From the above quote we learn several facts about Jesus which are also affirmed in the New Testament. In recording that Nicodemus, an eminent Jew of the period addressed Jesus as teacher, the Gospels substantiate what is recorded by Josephus. The Gospel according to St John writes:

He came to Jesus by night and said to him, “Rabbi, we know that you are a teacher who has come from God; for no one can do these signs that you do apart from the presence of God.” (Jn 3:2).

That Josephus claims that Jesus gained great popularity is well attested in the Scriptures. The book of Acts records the growing number of Jews and Greeks (that is Hellenistic or Greek-speaking Jews) from within Israel who had been won over by Jesus. Josephus also refers to the Roman trial of Jesus by Pontius Pilate in precisely the same way that the New Testament gospels convey it. Lastly Josephus' mention of the resurrection of Jesus in writing that 'he appeared to them' is in line with the Gospel accounts. Josephus' understanding of the convictions of Christians towards Jesus is, on general terms, therefore the same as that of the New Testament writers.

Tacitus

Whilst Josephus was not hostile in his description of the identity and work of Jesus, the same cannot be said of the writings of Tacitus, another explicit non-Christian source regarding Jesus. He was considered one of the greatest historians of the period. At the time of writing his Annals of Imperial Rome in which is described the great fire of Rome in 64AD, Tacitus was the governor of the province of Asia. In his history, Tacitus argued that the people of the time believed that Emperor Nero himself was to blame for the fire. Yet, Tacitus continued that in trying to divert the blame from himself, Nero gave the strong impression that "the notoriously depraved Christians, as they are popularly called" were responsible for the terrible fire. Tacitus continues to describe the originator of the Christians in the following way:

Christus, from whom the name [Christians] had its origins, suffered the extreme penalty during the reign of Tiberius at the hands of one of our procurators, Pontius Pilate, [in] Judaea.

The gospels' record of the accusation against Jesus which led to his crucifixion, namely that he was the Christ, the king of the Jews, is consistent with Tacitus' account. Tacitus also precisely details that Jesus was tried at the hands of Pontius Pilate, during the reign of the Emperor Tiberius. Mention is also made to the rapid spread of the movement to Rome:

… the deadly superstition, thus checked for the moment, broke afresh in Judaea, the first source of the evil, but also in the City [Rome], where all things hideous and shameful from every part of the world meet and become popular.

Even though Tacitus' negativity towards Christianity is apparent when he calls it a "deadly superstition", an "evil", and "hideous and shameful" yet he was historically precise in his references that Jesus was executed in Judaea under the governorship of Pontius Pilate and that his movement had reached Rome. Whilst Tacitus omits to explain why Christianity after the death of Jesus 'broke afresh' since all movements usually died with the death of their leader, the Gospels would explain this phenomenon in terms of God raising Christ from the dead.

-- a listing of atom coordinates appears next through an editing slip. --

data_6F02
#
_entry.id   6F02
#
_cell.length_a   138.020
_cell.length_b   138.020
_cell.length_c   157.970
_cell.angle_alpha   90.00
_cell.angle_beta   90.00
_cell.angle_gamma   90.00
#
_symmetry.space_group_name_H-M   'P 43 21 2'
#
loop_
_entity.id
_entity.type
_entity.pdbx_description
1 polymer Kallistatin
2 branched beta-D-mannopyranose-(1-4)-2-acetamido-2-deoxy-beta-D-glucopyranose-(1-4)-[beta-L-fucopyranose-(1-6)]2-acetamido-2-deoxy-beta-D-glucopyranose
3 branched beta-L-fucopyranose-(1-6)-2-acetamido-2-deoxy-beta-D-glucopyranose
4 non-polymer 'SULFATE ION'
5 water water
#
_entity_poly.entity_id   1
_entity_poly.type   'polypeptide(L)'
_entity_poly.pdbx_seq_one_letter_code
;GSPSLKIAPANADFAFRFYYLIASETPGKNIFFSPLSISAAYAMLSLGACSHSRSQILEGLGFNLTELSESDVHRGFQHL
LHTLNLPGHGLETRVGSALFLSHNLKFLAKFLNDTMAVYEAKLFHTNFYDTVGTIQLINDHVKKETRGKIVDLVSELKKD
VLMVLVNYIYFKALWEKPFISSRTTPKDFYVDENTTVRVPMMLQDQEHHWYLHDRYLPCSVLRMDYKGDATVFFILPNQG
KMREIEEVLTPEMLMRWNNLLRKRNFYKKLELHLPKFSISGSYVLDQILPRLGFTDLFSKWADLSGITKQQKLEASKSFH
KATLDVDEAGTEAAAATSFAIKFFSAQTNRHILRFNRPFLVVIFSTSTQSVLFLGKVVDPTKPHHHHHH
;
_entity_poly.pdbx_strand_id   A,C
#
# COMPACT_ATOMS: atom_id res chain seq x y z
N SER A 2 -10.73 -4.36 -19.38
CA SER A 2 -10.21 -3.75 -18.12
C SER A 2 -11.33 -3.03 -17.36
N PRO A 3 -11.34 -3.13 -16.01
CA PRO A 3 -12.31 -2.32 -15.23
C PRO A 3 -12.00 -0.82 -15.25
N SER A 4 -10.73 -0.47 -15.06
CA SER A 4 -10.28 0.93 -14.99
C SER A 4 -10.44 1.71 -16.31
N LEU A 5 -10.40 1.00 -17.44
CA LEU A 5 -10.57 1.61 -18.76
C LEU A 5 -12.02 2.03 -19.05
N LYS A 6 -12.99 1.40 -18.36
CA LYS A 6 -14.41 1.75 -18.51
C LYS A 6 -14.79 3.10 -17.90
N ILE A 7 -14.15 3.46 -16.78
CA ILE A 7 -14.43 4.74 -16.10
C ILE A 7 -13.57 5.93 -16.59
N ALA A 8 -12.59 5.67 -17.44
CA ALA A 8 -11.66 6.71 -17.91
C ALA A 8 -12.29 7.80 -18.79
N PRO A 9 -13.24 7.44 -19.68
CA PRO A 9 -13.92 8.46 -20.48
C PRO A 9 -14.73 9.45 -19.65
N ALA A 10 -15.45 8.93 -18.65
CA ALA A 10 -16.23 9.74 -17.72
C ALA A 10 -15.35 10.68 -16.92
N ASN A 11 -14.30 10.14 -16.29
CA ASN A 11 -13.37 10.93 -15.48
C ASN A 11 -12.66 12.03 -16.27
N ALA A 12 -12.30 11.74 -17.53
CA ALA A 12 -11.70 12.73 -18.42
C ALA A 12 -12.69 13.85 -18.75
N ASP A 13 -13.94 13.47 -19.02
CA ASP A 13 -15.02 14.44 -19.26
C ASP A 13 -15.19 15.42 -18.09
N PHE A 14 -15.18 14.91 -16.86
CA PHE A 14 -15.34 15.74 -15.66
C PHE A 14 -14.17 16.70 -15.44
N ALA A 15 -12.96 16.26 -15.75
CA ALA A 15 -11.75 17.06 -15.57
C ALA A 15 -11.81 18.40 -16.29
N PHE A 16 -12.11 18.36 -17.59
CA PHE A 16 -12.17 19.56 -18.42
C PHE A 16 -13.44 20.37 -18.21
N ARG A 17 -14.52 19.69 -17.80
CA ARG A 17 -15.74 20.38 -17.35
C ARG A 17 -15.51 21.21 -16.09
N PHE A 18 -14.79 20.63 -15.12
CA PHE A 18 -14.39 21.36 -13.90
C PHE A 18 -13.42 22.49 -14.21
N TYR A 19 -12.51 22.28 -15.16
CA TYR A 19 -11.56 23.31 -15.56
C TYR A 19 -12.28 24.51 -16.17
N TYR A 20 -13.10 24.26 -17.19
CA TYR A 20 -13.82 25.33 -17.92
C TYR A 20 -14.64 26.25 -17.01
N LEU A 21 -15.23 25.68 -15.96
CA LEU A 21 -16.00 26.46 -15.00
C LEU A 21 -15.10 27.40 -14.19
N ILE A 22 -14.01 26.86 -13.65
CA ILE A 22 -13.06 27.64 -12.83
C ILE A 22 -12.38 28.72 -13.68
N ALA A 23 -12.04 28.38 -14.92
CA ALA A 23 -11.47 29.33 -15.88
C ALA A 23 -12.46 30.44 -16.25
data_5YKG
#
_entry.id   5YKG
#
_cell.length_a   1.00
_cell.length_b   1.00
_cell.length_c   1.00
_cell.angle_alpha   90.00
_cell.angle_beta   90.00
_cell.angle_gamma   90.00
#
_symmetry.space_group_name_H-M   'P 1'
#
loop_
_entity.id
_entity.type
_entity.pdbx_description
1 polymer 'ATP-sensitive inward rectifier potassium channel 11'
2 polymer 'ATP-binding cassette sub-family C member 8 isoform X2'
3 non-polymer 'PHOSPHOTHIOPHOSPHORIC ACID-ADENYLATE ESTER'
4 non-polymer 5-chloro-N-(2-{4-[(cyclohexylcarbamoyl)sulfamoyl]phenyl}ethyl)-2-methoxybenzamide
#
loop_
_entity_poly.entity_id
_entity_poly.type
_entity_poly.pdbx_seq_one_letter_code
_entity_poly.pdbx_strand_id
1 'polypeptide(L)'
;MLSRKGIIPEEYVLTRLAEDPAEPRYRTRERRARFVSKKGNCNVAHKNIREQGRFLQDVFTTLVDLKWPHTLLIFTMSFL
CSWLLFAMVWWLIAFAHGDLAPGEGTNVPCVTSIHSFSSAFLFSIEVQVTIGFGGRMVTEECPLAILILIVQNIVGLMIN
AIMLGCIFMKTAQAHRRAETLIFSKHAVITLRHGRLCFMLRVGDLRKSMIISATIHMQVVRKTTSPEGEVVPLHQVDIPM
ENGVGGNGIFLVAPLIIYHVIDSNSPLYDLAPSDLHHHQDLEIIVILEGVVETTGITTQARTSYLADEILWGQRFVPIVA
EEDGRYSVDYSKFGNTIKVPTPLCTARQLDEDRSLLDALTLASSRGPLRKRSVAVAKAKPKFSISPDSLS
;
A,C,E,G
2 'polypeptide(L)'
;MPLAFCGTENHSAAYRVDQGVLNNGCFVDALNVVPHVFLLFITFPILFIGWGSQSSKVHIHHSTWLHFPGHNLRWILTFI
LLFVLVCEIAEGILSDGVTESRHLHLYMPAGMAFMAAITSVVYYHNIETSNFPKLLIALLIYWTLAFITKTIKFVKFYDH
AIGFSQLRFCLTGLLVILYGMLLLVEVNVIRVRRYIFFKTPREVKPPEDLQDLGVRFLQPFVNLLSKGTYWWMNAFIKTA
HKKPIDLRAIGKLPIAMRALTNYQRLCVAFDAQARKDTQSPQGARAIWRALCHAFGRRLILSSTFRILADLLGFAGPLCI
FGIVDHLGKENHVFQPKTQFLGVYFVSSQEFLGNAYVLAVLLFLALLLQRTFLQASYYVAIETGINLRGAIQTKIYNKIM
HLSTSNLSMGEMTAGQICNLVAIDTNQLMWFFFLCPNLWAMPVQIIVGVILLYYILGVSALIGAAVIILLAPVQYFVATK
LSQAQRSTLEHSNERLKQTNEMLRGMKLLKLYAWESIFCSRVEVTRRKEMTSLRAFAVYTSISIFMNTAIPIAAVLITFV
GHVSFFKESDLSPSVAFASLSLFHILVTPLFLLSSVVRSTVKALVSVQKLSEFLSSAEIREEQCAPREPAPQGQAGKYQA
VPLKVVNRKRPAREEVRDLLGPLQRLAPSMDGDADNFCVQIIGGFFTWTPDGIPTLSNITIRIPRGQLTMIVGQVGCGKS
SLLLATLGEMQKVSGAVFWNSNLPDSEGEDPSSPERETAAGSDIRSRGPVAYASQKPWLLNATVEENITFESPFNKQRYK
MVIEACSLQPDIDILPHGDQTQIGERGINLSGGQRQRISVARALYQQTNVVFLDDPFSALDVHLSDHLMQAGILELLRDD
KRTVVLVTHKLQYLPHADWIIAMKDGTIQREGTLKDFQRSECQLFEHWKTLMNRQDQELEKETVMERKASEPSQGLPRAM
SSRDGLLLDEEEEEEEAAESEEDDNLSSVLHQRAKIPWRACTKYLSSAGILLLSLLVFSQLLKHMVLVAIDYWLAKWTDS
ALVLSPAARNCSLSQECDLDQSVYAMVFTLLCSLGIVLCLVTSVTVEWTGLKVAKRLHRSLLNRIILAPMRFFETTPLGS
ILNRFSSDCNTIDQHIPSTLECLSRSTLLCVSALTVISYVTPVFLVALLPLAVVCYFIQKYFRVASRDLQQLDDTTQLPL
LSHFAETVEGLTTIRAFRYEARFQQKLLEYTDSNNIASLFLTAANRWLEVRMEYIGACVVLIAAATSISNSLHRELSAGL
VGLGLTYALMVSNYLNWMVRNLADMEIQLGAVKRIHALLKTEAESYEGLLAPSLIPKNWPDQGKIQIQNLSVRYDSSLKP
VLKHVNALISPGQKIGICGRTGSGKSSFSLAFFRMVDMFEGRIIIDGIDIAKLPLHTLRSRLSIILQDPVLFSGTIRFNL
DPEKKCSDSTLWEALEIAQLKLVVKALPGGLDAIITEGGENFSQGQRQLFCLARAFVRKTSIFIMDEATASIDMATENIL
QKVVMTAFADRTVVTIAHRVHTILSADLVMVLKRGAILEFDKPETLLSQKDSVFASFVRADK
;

Pliny

Pliny was a friend of Tacitus and governor of Bithynia an adjoining province where Tacitus was also governor at the same time. Writing about contemporary events, Pliny described the followers of Jesus in the following way:

[Christians] met regularly before dawn on a fixed day to chant verses alternatively among themselves in honour of Christ as if to a god.

This important detail sheds light on the way the early Christians came together to worship Jesus as the Son of God. Furthermore, in his dislike towards the Christians, Pliny had ordered that they renounce their follower publicly. Upon arresting them he demanded that they "revile publicly the name of Christ" which he soon came to see that they would rather die than to obey such an order.

Suetonius

Suetonius was a historian who recorded events also described by Tacitus but did so much earlier than Tacitus. In his history, he records a serious event of 49AD in which the Emperor Claudius forced the Jewish community residing in Rome out of Italy. In a similar way, Suetonius lays blame on the followers of 'Chrestus' whom he believed to be "a class of men given to a new and wicked superstition" Suetonius believed that 'Chrestus' and his followers were dangerous to the peace and harmony of Roman society. Even though the description is negative, as one would expect since Christianity was known as a an 'illicit religion' until Emperor Constantine officially recognized it in the forth century, the fact is that the historical existence of Jesus is not denied.

Implicit Non-Christian references to Jesus

Phlegon

A second century Greek, Phlegon was a historian whose writings have survived through references made by others to him. For example, Origen, one of the greatest fathers of the Church who lived in the third century referred to the writings of Phlegon on several occasions. Origen mentions Phlegon as indicating that Jesus had in fact prophesied about the destruction of Temple which took place in 70AD. Elsewhere Origen directly cites from Phlegon that Jesus,